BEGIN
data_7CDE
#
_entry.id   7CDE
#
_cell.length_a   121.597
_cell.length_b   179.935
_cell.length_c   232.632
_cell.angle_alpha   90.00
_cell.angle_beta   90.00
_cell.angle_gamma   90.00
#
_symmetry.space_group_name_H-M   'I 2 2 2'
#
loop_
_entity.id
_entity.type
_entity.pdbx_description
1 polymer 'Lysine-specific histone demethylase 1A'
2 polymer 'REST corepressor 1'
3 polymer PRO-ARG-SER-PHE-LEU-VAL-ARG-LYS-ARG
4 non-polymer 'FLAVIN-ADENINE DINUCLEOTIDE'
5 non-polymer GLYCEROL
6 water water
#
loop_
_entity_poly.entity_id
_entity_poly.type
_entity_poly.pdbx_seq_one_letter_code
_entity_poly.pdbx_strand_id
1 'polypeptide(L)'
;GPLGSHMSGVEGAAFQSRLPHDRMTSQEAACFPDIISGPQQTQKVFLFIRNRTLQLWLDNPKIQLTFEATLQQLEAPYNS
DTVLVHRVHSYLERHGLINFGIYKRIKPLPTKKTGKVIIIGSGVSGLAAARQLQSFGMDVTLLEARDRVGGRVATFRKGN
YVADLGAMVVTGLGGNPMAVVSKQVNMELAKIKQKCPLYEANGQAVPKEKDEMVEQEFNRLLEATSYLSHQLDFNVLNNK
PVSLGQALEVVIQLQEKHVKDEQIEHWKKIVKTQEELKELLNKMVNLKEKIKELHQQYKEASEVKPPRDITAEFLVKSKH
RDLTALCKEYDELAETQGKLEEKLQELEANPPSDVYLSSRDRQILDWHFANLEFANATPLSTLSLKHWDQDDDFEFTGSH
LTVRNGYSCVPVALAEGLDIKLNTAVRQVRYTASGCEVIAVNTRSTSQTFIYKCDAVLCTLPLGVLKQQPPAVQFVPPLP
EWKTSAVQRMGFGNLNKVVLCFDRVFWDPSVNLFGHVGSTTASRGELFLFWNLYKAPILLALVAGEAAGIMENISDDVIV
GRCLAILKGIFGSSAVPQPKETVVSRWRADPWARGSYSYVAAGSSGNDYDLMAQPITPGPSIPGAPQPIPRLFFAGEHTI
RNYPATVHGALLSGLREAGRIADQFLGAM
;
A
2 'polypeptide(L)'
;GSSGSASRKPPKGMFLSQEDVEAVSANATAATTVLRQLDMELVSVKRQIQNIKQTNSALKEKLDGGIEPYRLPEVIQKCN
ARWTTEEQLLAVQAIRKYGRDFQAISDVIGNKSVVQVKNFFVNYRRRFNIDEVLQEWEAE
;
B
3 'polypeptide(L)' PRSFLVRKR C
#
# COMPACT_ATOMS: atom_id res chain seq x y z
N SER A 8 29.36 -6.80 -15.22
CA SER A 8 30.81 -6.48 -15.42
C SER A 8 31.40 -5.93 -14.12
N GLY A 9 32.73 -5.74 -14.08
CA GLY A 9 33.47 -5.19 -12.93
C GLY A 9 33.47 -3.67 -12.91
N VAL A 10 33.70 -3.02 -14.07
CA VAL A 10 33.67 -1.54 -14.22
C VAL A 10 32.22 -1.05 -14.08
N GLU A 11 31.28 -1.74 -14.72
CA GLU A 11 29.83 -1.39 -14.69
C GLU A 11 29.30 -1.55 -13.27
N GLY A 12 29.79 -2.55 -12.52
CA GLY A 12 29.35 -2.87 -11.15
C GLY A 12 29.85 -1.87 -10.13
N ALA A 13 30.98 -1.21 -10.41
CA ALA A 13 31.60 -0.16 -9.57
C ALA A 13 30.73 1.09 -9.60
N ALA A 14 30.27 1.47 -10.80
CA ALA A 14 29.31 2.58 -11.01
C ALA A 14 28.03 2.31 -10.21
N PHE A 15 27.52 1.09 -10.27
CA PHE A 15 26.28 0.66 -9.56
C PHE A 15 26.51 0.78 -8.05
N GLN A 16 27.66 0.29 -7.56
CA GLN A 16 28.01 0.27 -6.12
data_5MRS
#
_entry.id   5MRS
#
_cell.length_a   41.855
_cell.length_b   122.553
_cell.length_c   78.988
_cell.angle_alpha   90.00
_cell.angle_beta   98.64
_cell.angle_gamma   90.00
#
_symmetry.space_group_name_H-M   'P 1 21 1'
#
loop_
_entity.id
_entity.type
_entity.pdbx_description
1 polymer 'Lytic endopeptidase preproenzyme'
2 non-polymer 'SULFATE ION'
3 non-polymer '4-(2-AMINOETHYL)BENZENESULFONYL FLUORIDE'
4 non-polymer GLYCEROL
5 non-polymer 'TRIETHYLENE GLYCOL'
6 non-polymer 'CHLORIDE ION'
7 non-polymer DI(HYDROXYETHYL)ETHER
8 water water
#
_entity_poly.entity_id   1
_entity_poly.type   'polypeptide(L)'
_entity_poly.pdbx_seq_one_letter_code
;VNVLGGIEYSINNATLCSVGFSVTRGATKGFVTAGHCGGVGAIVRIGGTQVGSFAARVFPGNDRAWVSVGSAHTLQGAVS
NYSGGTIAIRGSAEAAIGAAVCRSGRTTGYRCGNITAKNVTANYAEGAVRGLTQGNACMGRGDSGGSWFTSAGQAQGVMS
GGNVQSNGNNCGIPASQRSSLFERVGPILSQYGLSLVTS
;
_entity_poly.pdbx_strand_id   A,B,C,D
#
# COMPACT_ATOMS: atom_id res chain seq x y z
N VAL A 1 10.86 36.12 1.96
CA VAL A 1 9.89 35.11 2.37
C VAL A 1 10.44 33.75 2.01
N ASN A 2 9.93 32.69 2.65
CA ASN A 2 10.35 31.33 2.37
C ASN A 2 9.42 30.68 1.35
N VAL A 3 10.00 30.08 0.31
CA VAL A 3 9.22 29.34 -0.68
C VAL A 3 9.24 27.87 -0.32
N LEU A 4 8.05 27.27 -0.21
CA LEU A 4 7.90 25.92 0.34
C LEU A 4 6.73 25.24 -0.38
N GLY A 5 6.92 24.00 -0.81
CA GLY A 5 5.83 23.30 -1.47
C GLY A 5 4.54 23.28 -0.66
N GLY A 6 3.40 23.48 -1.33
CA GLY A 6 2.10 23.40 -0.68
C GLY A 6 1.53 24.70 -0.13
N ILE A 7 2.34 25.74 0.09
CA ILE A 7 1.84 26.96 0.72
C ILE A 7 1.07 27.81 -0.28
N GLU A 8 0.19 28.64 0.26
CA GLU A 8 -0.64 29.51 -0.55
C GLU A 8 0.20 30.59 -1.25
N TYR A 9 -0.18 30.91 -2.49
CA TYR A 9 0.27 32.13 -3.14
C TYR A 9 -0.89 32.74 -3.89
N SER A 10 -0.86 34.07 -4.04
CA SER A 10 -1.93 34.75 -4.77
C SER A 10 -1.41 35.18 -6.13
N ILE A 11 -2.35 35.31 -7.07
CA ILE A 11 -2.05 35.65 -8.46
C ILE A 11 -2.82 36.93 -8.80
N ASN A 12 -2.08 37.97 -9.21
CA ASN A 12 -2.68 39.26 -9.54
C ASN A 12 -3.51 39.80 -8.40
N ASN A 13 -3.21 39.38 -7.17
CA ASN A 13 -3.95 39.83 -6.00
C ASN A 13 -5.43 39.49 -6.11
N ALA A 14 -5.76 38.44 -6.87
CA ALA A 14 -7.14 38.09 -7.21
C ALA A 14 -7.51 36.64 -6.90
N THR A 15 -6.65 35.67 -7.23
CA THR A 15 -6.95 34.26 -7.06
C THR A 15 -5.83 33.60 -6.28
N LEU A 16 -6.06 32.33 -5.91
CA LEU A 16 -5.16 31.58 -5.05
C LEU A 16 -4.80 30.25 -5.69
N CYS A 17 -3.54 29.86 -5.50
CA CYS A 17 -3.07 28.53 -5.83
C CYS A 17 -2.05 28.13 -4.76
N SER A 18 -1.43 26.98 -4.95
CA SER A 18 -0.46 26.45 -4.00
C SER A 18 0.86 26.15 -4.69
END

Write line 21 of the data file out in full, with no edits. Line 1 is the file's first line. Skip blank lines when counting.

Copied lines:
4 non-polymer 'FLAVIN-ADENINE DINUCLEOTIDE'